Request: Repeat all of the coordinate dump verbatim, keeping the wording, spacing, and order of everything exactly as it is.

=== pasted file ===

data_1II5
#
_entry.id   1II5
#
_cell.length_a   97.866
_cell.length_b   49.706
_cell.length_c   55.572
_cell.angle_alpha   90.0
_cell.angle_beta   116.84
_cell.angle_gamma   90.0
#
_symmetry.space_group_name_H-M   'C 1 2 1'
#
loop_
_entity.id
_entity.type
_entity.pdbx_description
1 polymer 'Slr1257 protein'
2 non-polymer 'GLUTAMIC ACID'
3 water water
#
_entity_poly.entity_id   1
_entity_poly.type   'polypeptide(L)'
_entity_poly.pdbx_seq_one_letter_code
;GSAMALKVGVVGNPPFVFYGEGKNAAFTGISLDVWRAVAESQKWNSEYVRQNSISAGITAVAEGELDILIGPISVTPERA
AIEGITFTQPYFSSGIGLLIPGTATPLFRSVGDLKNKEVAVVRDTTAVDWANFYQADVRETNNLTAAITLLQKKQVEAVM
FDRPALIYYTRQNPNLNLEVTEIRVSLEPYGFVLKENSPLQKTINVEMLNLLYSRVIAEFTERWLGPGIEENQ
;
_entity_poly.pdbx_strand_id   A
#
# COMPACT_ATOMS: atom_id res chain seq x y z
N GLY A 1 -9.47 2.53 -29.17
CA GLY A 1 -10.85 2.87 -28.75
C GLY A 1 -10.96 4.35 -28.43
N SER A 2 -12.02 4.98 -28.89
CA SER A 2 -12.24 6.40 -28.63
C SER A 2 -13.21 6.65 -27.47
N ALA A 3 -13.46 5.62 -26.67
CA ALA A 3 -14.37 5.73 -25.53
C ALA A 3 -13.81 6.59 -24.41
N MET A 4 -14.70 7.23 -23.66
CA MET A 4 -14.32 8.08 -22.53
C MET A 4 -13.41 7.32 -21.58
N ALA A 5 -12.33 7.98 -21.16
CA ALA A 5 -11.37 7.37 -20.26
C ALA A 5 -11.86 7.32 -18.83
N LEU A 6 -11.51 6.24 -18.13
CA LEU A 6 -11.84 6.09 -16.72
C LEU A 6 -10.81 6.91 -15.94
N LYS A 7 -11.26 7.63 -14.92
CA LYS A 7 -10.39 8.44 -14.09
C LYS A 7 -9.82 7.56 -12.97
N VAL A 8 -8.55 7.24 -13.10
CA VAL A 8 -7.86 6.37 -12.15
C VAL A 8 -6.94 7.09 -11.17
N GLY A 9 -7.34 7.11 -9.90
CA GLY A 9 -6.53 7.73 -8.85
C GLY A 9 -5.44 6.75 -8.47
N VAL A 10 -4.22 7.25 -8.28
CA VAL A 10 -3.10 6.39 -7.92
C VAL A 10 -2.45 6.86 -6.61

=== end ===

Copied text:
data_1II5
#
_entry.id   1II5
#
_cell.length_a   97.866
_cell.length_b   49.706
_cell.length_c   55.572
_cell.angle_alpha   90.0
_cell.angle_beta   116.84
_cell.angle_gamma   90.0
#
_symmetry.space_group_name_H-M   'C 1 2 1'
#
loop_
_entity.id
_entity.type
_entity.pdbx_description
1 polymer 'Slr1257 protein'
2 non-polymer 'GLUTAMIC ACID'
3 water water
#
_entity_poly.entity_id   1
_entity_poly.type   'polypeptide(L)'
_entity_poly.pdbx_seq_one_letter_code
;GSAMALKVGVVGNPPFVFYGEGKNAAFTGISLDVWRAVAESQKWNSEYVRQNSISAGITAVAEGELDILIGPISVTPERA
AIEGITFTQPYFSSGIGLLIPGTATPLFRSVGDLKNKEVAVVRDTTAVDWANFYQADVRETNNLTAAITLLQKKQVEAVM
FDRPALIYYTRQNPNLNLEVTEIRVSLEPYGFVLKENSPLQKTINVEMLNLLYSRVIAEFTERWLGPGIEENQ
;
_entity_poly.pdbx_strand_id   A
#
# COMPACT_ATOMS: atom_id res chain seq x y z
N GLY A 1 -9.47 2.53 -29.17
CA GLY A 1 -10.85 2.87 -28.75
C GLY A 1 -10.96 4.35 -28.43
N SER A 2 -12.02 4.98 -28.89
CA SER A 2 -12.24 6.40 -28.63
C SER A 2 -13.21 6.65 -27.47
N ALA A 3 -13.46 5.62 -26.67
CA ALA A 3 -14.37 5.73 -25.53
C ALA A 3 -13.81 6.59 -24.41
N MET A 4 -14.70 7.23 -23.66
CA MET A 4 -14.32 8.08 -22.53
C MET A 4 -13.41 7.32 -21.58
N ALA A 5 -12.33 7.98 -21.16
CA ALA A 5 -11.37 7.37 -20.26
C ALA A 5 -11.86 7.32 -18.83
N LEU A 6 -11.51 6.24 -18.13
CA LEU A 6 -11.84 6.09 -16.72
C LEU A 6 -10.81 6.91 -15.94
N LYS A 7 -11.26 7.63 -14.92
CA LYS A 7 -10.39 8.44 -14.09
C LYS A 7 -9.82 7.56 -12.97
N VAL A 8 -8.55 7.24 -13.10
CA VAL A 8 -7.86 6.37 -12.15
C VAL A 8 -6.94 7.09 -11.17
N GLY A 9 -7.34 7.11 -9.90
CA GLY A 9 -6.53 7.73 -8.85
C GLY A 9 -5.44 6.75 -8.47
N VAL A 10 -4.22 7.25 -8.28
CA VAL A 10 -3.10 6.39 -7.92
C VAL A 10 -2.45 6.86 -6.61